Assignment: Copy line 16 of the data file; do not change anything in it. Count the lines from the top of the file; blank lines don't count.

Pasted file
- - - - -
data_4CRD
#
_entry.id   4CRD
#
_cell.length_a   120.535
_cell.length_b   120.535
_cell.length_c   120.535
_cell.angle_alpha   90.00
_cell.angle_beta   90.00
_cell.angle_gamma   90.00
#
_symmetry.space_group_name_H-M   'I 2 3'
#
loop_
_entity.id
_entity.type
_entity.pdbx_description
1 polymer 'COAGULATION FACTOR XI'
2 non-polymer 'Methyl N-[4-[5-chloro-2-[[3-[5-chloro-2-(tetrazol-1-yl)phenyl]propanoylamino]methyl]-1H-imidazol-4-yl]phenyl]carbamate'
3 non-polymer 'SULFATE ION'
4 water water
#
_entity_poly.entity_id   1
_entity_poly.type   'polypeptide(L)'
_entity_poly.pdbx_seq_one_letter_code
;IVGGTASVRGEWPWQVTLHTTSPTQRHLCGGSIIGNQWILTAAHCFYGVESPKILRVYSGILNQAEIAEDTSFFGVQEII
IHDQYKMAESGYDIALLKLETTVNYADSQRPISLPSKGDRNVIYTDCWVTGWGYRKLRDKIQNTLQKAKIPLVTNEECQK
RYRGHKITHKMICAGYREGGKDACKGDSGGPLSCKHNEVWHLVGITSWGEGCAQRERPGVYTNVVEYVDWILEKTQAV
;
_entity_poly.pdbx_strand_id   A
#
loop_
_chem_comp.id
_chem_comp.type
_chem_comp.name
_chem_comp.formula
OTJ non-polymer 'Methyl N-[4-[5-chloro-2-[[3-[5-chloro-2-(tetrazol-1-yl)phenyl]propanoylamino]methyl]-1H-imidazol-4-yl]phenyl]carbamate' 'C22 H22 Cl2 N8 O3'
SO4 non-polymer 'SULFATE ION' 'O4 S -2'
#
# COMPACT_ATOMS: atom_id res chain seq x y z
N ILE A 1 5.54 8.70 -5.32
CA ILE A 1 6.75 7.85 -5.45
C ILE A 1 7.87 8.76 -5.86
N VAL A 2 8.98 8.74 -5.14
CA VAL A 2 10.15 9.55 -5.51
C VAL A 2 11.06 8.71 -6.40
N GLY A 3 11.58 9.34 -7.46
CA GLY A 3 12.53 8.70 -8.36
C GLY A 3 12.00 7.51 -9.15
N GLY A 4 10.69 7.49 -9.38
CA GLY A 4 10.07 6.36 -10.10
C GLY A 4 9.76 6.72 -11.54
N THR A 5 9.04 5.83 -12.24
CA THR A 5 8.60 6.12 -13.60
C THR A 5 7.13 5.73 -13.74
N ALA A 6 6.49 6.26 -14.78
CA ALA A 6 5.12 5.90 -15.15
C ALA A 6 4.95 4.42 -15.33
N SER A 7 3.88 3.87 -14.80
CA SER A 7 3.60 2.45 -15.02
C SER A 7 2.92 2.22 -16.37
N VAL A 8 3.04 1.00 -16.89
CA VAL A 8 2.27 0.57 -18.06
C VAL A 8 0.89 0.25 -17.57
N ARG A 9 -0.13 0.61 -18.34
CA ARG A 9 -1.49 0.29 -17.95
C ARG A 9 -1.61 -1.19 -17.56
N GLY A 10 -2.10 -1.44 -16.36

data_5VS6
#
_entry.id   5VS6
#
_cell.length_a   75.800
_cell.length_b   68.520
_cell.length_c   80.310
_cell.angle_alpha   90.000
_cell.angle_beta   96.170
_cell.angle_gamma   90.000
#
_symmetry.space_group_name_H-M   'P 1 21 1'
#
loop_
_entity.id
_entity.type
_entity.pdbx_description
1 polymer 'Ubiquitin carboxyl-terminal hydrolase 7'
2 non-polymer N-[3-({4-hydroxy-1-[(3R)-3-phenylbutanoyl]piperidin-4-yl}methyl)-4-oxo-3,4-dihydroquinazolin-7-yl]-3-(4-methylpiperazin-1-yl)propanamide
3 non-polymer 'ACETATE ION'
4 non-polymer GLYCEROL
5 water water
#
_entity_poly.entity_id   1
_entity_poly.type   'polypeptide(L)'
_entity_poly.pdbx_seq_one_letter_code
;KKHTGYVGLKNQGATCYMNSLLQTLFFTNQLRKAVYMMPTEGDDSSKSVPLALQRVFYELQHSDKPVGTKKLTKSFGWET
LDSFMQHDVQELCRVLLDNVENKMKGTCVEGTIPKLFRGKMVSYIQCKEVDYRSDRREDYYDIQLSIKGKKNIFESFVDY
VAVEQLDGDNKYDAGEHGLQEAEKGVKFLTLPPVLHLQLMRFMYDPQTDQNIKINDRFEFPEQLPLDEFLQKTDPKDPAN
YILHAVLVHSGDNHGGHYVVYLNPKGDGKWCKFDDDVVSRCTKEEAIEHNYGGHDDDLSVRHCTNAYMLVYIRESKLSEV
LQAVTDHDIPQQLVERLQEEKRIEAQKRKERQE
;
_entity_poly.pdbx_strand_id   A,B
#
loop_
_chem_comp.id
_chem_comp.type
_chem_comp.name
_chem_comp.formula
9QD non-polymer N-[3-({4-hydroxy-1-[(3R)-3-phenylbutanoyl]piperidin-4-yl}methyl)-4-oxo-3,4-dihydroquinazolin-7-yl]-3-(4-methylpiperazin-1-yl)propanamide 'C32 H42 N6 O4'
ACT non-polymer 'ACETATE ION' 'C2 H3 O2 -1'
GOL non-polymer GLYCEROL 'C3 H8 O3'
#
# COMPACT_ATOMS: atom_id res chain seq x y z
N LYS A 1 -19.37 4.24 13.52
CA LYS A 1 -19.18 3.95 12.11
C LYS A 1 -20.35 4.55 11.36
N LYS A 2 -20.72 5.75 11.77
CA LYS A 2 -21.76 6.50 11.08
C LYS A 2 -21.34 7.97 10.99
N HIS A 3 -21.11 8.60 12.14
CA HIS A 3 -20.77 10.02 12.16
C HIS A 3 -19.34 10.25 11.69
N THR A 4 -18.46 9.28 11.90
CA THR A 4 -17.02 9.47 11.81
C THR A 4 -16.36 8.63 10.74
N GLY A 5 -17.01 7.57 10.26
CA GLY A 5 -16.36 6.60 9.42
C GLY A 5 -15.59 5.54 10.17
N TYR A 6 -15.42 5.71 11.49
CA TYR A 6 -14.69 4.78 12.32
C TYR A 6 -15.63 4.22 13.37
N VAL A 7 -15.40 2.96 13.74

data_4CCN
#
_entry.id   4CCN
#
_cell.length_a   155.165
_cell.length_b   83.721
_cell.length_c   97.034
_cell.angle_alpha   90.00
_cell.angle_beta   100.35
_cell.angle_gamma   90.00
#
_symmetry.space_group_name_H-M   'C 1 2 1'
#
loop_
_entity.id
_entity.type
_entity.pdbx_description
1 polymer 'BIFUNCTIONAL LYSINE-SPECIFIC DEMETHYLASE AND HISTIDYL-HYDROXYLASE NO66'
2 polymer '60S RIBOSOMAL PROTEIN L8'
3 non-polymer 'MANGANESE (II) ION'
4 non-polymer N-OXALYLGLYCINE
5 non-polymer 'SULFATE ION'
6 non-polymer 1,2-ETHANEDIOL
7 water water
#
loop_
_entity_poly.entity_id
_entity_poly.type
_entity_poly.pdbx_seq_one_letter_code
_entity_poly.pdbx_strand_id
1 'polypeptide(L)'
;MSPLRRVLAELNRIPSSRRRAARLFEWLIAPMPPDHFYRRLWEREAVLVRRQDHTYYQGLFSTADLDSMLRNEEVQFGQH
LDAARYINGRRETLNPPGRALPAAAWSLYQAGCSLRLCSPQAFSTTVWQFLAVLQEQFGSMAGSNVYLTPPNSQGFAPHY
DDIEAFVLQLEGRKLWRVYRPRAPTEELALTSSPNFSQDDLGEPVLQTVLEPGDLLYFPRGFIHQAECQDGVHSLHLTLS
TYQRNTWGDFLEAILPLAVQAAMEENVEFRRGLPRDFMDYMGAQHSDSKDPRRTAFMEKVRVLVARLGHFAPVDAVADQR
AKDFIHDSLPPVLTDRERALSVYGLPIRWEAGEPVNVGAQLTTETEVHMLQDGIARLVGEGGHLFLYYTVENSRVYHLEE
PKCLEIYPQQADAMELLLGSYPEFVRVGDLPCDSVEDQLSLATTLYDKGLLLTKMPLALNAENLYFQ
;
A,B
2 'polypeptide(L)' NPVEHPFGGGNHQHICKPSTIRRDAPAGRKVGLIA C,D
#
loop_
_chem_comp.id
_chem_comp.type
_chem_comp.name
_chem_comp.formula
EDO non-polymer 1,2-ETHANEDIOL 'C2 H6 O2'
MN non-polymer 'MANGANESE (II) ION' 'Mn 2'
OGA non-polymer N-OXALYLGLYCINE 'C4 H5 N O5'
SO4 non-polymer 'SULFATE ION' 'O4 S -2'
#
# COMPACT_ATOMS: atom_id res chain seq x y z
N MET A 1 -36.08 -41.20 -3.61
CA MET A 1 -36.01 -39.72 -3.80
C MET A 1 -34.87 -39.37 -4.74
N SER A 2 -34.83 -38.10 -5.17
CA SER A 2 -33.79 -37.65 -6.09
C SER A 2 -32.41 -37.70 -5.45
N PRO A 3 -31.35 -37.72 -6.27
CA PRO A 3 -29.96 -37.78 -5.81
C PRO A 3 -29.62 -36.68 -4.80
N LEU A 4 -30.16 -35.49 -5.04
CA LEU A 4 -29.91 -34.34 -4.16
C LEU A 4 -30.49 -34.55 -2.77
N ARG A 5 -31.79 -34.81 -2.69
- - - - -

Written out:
_entity.type